Price paid: $ 575
Purchased from: Guitar Center
Sound — 7
I'm using this with an Ibanez S-series with DiMarzio pickups and an American Standard Strat with Lindy Fralin pickups. Overall, the amp sounds very good. The Marshall Class 5 is hard to dispute as the best sounding amp in this segment, but it's also the least versatile or usable in the real world. The Class 5 is a non-master-volume amp, so it only really does clean and quiet or REALLY loud and crunchy (much, much louder than you would expect from a little 5 watt combo). By comparison, the Tweaker doesn't have any one sound that's quite as cool as the Class 5 with the volume all the way up, but it still delivers a wide range of good sounds and can do so at much more reasonable volume levels. I hooked the Tweaker up yesterday with a 4x12" Mesa cabinet. At only about halfway up on the master volume, it (surprisingly) put out enough volume to keep up with my band. That said, even with a full size cabinet to help it out, this is still a $500 amp. It doesn't hold a candle to the tone I get out of my full-size amp (a Marshall Vintage Modern half stack). Using just the built-in speaker, it sounds good for a little 1x12 combo amp, but comparisons to big amps are just not appropriate.
Overall Impression — 8
I play a wide range of music including jazz, blues, classic rock, glam rock, and metal. I generally use pretty high end equipment for a non-professional musician. I find the low to medium gain settings for this amp are my favorite spots for it. The high gain settings are good enough to let you practice hard rock and metal, but that doesn't mean it does those genres well. Please see the comments above regarding the effects loop problem and Egnater's lack of any customer support. I looked at the Marshall Class 5, Blackstar HT, and Orange Tiny Terror (both the 10" and 12" versions) before buying this amp. I was primarily looking for an amp that would be my practice amp. The Class 5 sounds amazing, is cheap, and is lightweight. It's also made in the UK (most of the other amps in this segment, including the Tweaker, are made in China). But (as previously mentioned) the Class 5 is not useful as a practice amp because you need to turn it up to VERY high volume levels to get that great Marshall crunch out of it. The Blackstar HT5 only sounds good on paper. In person, it's very underwhelming. The Orange Tiny Terror is a great sounding little amp and I gave it a long look. In the end though, the Tiny Terror is not really at the same price point (especially if you go for the 12" version). At $869 (Guitar Center price), the Tiny Terror 12" combo might sound a touch better than the Egnater, but it's too expensive for just a practice amp. Also, though the Tiny Terror is somewhat versatile, it's not nearly as versatile as the Tweaker. If I had it to do over again, I might go with the Class 5 instead. Given the lower price, I would have had enough left over to buy a an overdrive pedal to keep dedicated next to the Class 5 and that would have given it much more of the versatility it lacked when compared with the Tweaker. However, I'm not so convinced that that's the better option that I would go so far as to sell the Tweaker and replace it with a Class 5. Which means that, overall, I'm happy with the Tweaker.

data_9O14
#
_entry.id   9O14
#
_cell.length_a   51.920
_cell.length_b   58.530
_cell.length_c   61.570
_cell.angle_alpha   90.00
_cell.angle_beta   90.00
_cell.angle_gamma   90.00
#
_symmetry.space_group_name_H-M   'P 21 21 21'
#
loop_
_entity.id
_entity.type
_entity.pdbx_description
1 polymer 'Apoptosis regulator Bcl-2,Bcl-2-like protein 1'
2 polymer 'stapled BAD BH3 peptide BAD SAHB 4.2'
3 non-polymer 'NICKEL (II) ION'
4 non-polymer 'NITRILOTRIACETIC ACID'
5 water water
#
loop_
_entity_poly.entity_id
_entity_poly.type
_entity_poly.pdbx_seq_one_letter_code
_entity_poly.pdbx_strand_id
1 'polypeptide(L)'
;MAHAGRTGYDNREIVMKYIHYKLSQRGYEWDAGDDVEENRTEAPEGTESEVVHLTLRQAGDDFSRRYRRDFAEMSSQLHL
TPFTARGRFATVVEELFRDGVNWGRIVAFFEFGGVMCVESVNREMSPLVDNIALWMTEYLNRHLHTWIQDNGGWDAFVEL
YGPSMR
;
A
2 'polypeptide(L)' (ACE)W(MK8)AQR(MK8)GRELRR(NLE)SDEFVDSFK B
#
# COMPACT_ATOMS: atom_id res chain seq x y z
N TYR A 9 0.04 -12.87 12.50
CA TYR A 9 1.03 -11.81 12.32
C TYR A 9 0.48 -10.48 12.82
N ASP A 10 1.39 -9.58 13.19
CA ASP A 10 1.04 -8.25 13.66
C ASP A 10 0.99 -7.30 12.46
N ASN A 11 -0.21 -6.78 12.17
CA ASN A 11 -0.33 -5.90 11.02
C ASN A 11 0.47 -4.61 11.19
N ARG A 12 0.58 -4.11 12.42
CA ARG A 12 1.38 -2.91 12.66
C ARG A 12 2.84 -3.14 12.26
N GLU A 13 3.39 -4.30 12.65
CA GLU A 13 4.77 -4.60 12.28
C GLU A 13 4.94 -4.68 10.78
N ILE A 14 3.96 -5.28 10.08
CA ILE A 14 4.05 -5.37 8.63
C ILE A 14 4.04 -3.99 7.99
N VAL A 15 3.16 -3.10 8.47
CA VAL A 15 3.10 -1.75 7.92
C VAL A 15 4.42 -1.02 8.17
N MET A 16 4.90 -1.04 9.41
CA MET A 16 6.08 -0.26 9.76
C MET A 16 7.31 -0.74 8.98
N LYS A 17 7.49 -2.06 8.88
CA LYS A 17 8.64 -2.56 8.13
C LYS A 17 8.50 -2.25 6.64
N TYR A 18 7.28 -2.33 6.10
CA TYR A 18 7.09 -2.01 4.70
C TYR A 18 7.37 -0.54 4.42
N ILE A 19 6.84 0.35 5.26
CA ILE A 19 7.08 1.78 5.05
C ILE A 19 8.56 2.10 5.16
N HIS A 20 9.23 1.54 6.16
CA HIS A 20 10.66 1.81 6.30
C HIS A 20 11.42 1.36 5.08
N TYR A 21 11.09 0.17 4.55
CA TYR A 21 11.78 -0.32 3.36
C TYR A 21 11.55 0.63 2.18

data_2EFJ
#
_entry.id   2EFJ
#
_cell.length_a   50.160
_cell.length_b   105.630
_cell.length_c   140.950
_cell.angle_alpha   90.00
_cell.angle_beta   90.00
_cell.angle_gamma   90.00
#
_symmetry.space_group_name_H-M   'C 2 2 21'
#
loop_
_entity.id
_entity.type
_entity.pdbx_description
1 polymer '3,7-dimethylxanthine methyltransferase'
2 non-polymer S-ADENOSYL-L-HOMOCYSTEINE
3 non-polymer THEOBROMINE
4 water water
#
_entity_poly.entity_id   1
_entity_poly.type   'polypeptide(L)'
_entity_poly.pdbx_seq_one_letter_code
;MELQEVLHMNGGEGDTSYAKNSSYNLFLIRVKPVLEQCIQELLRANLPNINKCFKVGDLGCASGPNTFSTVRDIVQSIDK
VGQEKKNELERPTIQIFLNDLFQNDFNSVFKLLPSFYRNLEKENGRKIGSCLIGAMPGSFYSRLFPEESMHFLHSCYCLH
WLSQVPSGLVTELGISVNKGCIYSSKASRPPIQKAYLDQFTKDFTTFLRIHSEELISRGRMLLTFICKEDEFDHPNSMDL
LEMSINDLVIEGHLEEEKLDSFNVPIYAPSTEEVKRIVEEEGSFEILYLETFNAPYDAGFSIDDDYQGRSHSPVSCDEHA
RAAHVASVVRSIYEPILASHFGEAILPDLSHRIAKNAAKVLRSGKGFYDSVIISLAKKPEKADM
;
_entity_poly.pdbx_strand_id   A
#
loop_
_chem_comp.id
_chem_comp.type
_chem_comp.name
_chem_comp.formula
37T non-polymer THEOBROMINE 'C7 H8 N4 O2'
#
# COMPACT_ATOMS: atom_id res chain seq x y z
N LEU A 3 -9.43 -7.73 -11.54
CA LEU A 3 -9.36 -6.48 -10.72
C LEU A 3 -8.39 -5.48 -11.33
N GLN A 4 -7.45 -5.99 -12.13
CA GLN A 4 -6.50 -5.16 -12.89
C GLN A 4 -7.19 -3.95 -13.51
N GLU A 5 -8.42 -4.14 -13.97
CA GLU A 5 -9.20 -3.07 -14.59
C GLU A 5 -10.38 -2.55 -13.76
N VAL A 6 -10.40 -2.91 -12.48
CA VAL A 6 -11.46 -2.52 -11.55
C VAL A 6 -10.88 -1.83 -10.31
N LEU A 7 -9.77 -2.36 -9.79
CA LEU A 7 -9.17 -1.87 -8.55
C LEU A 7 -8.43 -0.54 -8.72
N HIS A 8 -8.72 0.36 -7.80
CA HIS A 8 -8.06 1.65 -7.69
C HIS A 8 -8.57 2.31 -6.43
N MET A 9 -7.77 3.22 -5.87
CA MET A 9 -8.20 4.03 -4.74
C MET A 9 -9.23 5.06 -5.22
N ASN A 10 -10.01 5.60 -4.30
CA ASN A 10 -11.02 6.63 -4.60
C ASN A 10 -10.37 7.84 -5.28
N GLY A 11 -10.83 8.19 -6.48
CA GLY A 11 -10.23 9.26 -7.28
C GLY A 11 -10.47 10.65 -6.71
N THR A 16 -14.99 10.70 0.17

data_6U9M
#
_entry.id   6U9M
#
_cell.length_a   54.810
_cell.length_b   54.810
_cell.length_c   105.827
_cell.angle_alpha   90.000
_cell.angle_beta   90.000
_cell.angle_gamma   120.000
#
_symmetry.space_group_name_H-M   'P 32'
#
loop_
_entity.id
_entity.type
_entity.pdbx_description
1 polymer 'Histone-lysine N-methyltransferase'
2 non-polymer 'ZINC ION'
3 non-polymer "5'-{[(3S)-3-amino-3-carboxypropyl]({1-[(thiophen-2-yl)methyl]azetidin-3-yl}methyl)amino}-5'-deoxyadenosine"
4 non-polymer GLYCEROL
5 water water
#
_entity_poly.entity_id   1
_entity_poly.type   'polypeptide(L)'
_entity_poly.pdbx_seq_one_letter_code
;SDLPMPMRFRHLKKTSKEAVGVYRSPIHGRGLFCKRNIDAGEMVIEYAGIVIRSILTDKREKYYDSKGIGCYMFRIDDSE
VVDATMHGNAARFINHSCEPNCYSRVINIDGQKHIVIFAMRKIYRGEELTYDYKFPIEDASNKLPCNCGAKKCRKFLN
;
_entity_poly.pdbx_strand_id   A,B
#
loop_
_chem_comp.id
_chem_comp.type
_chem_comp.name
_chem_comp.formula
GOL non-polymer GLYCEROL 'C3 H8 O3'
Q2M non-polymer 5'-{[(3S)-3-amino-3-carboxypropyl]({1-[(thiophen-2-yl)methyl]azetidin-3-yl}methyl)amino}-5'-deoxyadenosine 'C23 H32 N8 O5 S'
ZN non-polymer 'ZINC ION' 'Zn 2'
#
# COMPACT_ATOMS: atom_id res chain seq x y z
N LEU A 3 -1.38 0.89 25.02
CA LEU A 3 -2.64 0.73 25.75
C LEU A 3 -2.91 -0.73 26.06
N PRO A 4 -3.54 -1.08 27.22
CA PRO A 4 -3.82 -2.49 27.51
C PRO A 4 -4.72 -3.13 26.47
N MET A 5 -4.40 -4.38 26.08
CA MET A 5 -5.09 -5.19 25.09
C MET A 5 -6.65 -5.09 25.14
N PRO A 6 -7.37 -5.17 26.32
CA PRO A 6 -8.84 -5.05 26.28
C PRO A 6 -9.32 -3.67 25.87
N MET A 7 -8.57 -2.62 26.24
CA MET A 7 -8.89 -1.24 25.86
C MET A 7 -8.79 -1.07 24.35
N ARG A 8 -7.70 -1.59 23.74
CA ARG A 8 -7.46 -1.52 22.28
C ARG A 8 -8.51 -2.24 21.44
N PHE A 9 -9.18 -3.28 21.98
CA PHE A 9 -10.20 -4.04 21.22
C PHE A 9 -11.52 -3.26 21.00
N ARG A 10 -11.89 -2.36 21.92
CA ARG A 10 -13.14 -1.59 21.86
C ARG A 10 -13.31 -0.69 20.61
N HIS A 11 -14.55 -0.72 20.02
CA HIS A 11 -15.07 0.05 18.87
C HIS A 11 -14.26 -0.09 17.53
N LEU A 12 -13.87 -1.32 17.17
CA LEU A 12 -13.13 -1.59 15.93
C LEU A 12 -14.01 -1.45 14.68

Reliability & Durability — 2
The switches and the cabinet all feel solidly put together. The tubes don't rattle around at high volumes or while carrying it, so that's also a plus. HOWEVER, there's a defect in the design of these amps. The effects loop does not send a normal effect loop signal level. As a result, it overwhelms most pedals you'll use in your loop and makes them sound like garbage. My MXR Carbon Copy delay sound muddy in the loop. My M-108 EQ blinks to warn that it's clipping unless I pull my volume pedal (at the beginning of my chain in the loop) about halfway back. Also, my ISP Decimator G String seems less able to stop feedback (I'm guessing it's struggling to fully attenuate the signal down to nothing). This issue appears to be well documented on the internet. I read there was a fix in the works several months ago, but I don't know where that stands now. I've emailed Egnater twice and they've never responded. I've also tried calling them during normal business hours, but no one answers the phone. Unfortunately, that means my confidence in Egnater is not only shaken with regard to them being able to properly design an amp, but also with regard to the chances they will stand behind their product if there's a problem (which there certainly is with this). I'm keeping the amp anyway because I don't plan to use the effects loop often, but I'm sad to see this issue got through to production and they're not fixing it.
Features — 8
The Tweaker Combo checks off just about every box you can hope for in an all tube amp near this price point. It has four little switches that control vintage/modern, US/British/VOX voicing, tight/full bass, and bright/normal treble. With all those switches and the 3-band EQ, you can get a very wide range of sounds out of the amp. Also, the G12- Celestion speaker gives it a bit fuller sound than some of the other small tube amps, many of which use 10" speakers. It also has an effects loop, which is not common in amps of this category, *BUT* the loop is basically useless due to a defect in design (more on this later). The Blackstar HT5 has a similar list of features, but I felt it was a mediocre sounding amp by comparison. At 45 lbs, this amp is bit less portable than something like the 25 lb Marshall Class 5, but much more portable than a 90 lb Mesa combo (though a 90 lb Mesa combo amp will sound much more like a big amp).